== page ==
As the 1990s’ investment opportunities began doubling and tripling in price, so did the firm’s stash of available capital. Tom Lee’s original $100,000 investment had grown into a giant machine, raising a $568 million general buyout fund in 1990, a $1.37 billion vehicle in 1995 and then a $3.4 billion fund in 1998. Top-shelf limited partners included the State of Connecticut, Commonfund Capital, Duke University, Hamilton Lane Advisors, Liberty Mutual Group and the PSE&G Master Retirement Fund.
Everything seemed to be full steam ahead, but by 1999 Tom Lee was beginning to have concerns about what would happen when his own train reached the end of its professional track. At age 56, his firm began embarking on an ambitious fund-raising drive that would eventually net $6.1 billion, which still stands as the most capital ever raised for an independent private equity shop. Given its traditional investment rate, Lee realized that it would only take a few years to invest the vehicle, which meant he’d likely be around 62 years old when it was through. In turn, he also realized that he might not be as active a partner in any subsequent fund.
Hoping to help ease the eventual transition to younger members of his partnership, Lee helped strike a deal in 1999 that gave mutual fund manager Putnam Investments a 25% stake in TH Lee, for an undisclosed amount. Rather than buying out some of the limited partners, Putnam purchased its stake from the individual TH Lee partners themselves, including Tom Lee, as well as Dave Harkins, Tony DiNovi, Scott Schoen, Tom Hagerty, Hunter Boll and Sperling.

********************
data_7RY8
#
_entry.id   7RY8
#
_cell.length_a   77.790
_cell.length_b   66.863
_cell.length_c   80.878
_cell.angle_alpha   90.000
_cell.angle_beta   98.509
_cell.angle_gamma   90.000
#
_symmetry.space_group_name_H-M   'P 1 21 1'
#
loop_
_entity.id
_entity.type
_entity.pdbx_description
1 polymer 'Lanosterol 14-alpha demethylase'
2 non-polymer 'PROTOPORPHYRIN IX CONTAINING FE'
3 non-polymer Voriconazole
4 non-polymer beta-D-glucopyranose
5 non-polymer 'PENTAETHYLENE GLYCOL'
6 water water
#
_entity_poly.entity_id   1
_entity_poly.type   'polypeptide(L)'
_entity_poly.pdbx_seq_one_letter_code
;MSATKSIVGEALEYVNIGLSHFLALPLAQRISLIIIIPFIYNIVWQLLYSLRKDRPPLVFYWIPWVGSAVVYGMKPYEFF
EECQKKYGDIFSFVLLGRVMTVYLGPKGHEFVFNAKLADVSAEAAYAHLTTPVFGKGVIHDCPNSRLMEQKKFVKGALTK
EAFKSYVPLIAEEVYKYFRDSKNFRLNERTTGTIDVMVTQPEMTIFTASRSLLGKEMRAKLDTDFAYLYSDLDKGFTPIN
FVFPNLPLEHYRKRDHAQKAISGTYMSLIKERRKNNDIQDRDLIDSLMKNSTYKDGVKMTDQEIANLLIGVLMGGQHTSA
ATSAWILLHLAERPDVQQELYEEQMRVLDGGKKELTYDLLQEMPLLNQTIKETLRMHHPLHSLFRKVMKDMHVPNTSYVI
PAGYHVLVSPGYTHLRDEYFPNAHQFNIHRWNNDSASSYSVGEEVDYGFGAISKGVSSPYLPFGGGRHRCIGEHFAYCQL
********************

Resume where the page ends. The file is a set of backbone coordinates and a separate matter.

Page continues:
The idea was not only to ease the impending generational transition, but also to follow a trend of LBO shops trying to wiggle out of the narrow niche inside which they had historically confined themselves. For TH Lee, that meant expanding its private equity practice into the venture capital arena.
Originally named TH Lee Putnam Internet Ventures (THLi), the fund was capitalized at over $1 billion in 2000. As its name and vintage suggest, however, THLi so far has yielded more bankruptcies than liquidity events. Both Lee and Sperling acknowledge that the fund was sort of a “me too” exercise, but they also stress that its day-to-day activities did not involve the Boston-based buyout partners.
“Many of our friends were moving into other forms of private capital investing, but we were pretty conflicted about it,” Sperling says. “Ultimately, though, we started the venture fund, but it was a separate entity from [TH Lee] Partners, and was run out of New York.”
Despite the loads of dry powder in its arsenals, TH Lee has been slow to pull the trigger when it comes to closing deals lately. That doesn’t mean the firm hasn’t been in on the bidding action, however. TH Lee is supposedly in the running for some of the biggest deals out there, including QwestDex, Burger King and Tyco Plastics.
Even though the firm is considering further diversification via debt or hedge fund ventures, Lee insists that his original mission still doubles as TH Lee’s official compass. In his corner office stuffed with decorative deal tombstones, Lee puffs on a cigar and says, “I always wanted to own equities in growth companies. It’s still something that I, and this firm, want to do.”
Contact Dan Primack at